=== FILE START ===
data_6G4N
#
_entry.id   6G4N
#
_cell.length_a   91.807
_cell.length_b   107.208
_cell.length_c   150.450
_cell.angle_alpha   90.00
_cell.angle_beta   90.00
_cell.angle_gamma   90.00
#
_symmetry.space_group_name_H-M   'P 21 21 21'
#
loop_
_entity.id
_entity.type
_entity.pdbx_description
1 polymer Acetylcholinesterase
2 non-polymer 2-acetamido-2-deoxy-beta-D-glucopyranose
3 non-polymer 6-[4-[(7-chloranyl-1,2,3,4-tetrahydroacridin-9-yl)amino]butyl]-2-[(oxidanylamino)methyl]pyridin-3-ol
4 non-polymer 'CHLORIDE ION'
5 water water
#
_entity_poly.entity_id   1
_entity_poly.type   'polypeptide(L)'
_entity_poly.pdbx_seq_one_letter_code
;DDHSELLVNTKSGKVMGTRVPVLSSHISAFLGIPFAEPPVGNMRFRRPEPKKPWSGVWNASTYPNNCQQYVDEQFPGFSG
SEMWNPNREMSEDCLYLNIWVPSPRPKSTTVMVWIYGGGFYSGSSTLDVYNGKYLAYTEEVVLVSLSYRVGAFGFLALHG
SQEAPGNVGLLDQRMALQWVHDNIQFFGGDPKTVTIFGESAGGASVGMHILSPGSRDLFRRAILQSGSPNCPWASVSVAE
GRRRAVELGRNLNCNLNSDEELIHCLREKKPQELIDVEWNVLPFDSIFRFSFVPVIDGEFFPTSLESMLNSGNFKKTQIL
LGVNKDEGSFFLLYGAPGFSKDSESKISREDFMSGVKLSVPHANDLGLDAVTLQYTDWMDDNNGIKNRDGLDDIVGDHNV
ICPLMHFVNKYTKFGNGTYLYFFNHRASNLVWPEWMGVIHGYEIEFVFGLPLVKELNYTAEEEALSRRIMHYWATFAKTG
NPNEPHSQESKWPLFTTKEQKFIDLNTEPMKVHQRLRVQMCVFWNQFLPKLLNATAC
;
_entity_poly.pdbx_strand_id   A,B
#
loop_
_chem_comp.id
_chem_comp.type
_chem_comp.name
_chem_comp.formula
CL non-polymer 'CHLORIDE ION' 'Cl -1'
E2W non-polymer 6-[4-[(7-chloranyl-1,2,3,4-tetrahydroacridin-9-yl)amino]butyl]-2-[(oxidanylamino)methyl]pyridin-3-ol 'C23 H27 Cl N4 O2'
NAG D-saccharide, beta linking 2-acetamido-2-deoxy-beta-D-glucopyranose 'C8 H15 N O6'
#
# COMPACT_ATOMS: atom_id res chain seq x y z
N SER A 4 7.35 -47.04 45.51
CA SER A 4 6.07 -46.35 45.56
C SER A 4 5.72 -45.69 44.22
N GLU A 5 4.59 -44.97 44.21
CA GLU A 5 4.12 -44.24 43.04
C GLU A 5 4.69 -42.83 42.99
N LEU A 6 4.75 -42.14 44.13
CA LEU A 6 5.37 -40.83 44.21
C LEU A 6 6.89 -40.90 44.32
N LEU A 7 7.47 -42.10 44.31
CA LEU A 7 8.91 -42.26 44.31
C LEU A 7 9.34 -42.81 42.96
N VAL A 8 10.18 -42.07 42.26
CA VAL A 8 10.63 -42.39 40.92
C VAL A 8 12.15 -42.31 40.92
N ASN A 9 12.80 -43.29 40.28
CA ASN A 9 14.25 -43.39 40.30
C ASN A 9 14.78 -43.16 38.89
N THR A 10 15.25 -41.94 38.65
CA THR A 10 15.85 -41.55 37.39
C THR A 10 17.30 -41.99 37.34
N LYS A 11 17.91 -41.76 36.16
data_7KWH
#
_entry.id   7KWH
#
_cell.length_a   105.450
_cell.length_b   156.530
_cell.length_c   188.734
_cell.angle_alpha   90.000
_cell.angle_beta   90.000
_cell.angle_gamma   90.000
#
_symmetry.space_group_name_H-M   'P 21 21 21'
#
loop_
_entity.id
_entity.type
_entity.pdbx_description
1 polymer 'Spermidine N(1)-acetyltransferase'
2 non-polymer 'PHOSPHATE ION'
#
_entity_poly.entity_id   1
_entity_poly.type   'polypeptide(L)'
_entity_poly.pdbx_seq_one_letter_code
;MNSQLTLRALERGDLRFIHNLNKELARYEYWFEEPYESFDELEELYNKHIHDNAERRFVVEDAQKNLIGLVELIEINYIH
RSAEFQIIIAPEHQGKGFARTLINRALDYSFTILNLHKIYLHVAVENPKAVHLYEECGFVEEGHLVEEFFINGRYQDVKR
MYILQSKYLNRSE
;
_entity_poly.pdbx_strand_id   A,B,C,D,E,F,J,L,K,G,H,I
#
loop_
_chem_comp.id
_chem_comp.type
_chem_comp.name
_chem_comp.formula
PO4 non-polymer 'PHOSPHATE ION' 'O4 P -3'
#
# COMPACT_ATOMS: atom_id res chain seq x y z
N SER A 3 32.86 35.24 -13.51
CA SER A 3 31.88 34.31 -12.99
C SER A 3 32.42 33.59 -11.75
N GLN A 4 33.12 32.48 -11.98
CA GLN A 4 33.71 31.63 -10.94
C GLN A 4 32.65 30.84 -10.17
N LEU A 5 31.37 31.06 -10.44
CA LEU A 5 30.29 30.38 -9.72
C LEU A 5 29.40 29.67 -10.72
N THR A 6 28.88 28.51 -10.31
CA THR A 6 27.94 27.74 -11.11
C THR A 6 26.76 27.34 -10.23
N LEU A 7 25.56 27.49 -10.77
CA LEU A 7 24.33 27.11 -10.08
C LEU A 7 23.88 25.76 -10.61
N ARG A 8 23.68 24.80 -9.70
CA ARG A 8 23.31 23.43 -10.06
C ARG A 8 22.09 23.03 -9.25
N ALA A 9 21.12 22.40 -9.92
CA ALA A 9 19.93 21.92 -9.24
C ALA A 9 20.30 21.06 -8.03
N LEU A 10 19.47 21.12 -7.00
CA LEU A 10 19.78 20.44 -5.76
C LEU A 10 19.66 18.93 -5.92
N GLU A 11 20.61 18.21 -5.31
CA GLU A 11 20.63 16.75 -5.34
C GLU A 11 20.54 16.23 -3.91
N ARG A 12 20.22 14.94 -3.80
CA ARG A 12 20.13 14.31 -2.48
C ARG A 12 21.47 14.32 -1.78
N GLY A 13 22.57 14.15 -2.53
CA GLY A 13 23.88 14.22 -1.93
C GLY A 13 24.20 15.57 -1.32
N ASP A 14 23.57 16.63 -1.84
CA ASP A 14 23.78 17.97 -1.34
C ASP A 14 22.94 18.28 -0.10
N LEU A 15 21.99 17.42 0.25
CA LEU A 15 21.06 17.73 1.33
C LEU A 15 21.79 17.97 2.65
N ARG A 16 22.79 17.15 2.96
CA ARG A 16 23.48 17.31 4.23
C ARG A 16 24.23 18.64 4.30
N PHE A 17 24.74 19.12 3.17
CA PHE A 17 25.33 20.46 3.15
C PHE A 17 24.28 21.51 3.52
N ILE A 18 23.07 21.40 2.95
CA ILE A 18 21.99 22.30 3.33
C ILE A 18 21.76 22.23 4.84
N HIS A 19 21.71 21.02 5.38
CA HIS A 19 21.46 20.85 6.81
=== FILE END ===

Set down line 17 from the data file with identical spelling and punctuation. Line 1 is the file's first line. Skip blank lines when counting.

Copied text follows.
_entity.pdbx_description